And now there is an overwhelming pressure to conform to what other people think is correct. Back in the day, people would find their partner and go for it. Now, you’ve got people saying, “You need to wait two years,” or “You can’t know the person unless you have cohabitated.” I had to defend my choice not to cohabitate on a few occasions, as if I was doing something wrong. I didn’t understand why random people cared so much about my premarital living arrangements!

Women’s status has changed since the 1950s and 1960s, too. Now, both daters probably have jobs or budding careers, and so women can no longer expect men to carry the financial burdens they once did. Catholic women tend to be on the traditional side, so at they need to be prepared to discuss expectations and priorities with their boyfriends before signing up for marriage.

How does being a Catholic woman affect the way you date and what you should be looking for in a husband?

Catholic women who are serious about finding a Catholic man will probably focus on finding someone at Catholic events or on Catholic dating websites like Catholic Match or Ave Maria Singles. This works well for some women, so persistence can pay off. But what if it doesn’t? That’s when things get confusing.

I encourage women to try things like Match.com or in-person services when the Catholic avenues don’t work. Hobbies can also help you find people with common interests. When I tried Match.com, my friends thought I was taking a risk, but it’s not necessarily negative to grow outside of yourself and trust that God is working everywhere.

I think Catholic women tend to accumulate too many qualifiers, so I encourage them to throw out their checklist or examine it very carefully. Checklists quickly become limiting and cause people to lose sight of the fact that they really need someone who shares their core values, has good human virtues, and takes commitment seriously. Just because a guy goes to daily Mass or knows his theology like the back of his hand doesn’t necessarily mean he’ll be a good boyfriend or husband. Chapter 1, “Living in the Real World,” drives that point home.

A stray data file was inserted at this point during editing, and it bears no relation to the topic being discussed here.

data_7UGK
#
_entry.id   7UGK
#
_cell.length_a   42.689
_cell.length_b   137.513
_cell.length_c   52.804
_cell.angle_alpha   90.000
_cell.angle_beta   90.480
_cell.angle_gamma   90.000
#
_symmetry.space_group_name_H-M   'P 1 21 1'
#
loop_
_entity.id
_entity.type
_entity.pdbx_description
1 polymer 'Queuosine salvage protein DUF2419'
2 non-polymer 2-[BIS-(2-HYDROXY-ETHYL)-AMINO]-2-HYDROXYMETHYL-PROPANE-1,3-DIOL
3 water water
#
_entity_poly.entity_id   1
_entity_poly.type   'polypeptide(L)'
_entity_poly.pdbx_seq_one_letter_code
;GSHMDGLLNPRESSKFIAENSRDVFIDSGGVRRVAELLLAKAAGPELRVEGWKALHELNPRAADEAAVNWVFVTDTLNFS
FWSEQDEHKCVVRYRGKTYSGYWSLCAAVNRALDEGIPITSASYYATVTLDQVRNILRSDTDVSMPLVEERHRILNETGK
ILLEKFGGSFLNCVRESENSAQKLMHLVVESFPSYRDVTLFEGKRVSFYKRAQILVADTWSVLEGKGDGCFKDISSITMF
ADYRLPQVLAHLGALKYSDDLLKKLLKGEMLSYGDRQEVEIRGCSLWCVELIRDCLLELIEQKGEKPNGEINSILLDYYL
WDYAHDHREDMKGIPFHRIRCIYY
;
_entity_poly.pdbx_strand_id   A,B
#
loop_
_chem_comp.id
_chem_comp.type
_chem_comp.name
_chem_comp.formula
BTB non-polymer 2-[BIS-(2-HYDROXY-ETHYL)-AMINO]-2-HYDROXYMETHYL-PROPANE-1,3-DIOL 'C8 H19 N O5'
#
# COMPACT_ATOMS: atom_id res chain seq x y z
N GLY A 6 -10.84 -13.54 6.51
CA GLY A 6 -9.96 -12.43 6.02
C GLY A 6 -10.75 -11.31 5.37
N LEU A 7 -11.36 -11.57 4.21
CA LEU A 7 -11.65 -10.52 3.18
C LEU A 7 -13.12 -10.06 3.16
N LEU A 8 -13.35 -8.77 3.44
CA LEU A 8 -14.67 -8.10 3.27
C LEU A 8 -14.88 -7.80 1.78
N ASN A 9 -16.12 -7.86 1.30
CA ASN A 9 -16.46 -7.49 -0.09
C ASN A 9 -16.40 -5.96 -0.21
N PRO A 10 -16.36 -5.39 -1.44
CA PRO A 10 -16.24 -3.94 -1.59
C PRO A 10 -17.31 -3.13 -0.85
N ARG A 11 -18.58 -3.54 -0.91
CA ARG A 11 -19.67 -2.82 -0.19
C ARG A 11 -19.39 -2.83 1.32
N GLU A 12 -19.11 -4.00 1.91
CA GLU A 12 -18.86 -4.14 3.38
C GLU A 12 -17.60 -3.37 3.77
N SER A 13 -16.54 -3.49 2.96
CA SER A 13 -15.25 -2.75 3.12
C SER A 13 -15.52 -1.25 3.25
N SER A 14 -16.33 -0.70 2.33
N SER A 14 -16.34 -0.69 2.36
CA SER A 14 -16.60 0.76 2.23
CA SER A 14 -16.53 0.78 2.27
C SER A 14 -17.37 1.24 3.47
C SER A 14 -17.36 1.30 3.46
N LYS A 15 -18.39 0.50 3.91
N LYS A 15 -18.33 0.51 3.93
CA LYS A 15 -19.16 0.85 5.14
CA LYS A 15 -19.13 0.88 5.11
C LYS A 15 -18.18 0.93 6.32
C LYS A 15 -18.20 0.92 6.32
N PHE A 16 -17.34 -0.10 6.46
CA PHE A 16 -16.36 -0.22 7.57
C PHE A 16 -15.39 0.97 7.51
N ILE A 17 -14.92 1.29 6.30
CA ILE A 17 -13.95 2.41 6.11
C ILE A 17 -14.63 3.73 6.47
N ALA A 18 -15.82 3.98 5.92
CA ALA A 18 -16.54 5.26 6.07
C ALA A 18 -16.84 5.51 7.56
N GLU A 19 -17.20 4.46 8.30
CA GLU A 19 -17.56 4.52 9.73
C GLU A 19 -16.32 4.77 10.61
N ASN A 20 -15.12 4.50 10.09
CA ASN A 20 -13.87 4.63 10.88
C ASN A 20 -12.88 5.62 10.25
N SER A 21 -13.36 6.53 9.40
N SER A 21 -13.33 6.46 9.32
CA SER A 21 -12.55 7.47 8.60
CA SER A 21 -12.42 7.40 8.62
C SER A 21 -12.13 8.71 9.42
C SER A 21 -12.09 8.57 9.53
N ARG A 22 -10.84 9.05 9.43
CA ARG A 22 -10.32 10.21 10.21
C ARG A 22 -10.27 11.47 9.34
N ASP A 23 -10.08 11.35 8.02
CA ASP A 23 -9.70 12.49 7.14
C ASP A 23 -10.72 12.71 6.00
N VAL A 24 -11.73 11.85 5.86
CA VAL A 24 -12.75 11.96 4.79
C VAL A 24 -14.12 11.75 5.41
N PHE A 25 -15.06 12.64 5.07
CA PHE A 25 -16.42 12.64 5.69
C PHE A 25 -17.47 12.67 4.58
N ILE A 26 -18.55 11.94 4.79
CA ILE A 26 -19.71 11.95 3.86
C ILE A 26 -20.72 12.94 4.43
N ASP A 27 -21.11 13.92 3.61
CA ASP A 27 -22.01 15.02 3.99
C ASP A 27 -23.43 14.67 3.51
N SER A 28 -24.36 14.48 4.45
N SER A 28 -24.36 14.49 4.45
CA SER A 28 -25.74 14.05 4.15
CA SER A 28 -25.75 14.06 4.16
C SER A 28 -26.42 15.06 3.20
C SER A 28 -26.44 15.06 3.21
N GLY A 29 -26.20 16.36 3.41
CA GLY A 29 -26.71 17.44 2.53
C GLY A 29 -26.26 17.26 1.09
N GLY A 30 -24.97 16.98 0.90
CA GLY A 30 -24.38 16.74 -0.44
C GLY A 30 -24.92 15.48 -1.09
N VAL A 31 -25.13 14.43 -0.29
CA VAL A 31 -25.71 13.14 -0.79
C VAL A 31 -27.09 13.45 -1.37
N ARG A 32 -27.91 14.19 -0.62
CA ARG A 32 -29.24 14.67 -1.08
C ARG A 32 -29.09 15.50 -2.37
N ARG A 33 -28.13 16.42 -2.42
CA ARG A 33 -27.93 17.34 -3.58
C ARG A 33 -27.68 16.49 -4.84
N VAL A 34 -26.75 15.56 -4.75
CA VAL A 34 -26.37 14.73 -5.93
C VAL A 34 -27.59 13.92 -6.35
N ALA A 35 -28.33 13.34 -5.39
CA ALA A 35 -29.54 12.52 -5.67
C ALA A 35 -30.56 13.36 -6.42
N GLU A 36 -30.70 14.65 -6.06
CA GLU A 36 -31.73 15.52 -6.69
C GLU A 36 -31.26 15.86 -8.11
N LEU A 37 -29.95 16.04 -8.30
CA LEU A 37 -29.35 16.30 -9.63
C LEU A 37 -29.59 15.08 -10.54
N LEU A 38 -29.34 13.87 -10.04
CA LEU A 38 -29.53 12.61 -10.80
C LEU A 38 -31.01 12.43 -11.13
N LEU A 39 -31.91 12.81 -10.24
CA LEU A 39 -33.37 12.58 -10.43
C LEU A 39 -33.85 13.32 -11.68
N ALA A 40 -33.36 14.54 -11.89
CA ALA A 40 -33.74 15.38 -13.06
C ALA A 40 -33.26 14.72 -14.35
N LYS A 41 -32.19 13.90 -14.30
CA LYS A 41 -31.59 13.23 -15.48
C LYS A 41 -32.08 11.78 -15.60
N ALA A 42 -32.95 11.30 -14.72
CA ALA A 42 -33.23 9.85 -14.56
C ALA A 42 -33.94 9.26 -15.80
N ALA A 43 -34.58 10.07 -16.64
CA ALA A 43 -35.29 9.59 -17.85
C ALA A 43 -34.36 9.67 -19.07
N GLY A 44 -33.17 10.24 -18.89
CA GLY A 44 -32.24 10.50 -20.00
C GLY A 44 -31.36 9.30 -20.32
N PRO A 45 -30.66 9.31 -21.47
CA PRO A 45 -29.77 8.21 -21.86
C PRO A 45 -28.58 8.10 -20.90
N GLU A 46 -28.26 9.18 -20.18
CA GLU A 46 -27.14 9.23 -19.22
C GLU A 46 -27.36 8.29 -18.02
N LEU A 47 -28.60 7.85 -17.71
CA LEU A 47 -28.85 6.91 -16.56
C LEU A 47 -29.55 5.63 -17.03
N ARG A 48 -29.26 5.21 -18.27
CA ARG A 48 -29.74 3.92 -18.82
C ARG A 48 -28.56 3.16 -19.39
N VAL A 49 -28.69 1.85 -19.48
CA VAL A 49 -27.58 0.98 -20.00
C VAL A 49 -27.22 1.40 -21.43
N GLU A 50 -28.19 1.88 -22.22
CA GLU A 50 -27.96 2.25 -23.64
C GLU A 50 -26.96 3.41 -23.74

What do you wish Catholic men understood when dating Catholic women?

They have to understand that most devout Catholic women are very genuine about their desire to date chastely. Men will get some serious kudos for understanding and respecting that. If guys lie about where they stand on that subject to a girl, it’s going to shatter trust and poison the relationship.

The most devout Catholic men I dated misrepresented their commitment to chastity. I always resented their dishonesty more than the fact that they didn’t truly share my values. It’s better if men are diplomatic and honest in the beginning, because at least then they show some true integrity. Then you can build some trust and discuss differences in a meaningful way without a cloud of betrayal.

Men also need to know that some things never change. Even if you share expenses later, pay for the first date and don’t be a miser. Have fun, but make sure you don’t leave the impression that you’re just going out for giggles. Good Catholic girls are seeking commitments. Honor the value of her time. I know people are into long, drawn-out engagements these days, but to make a woman wait too long is insensitive.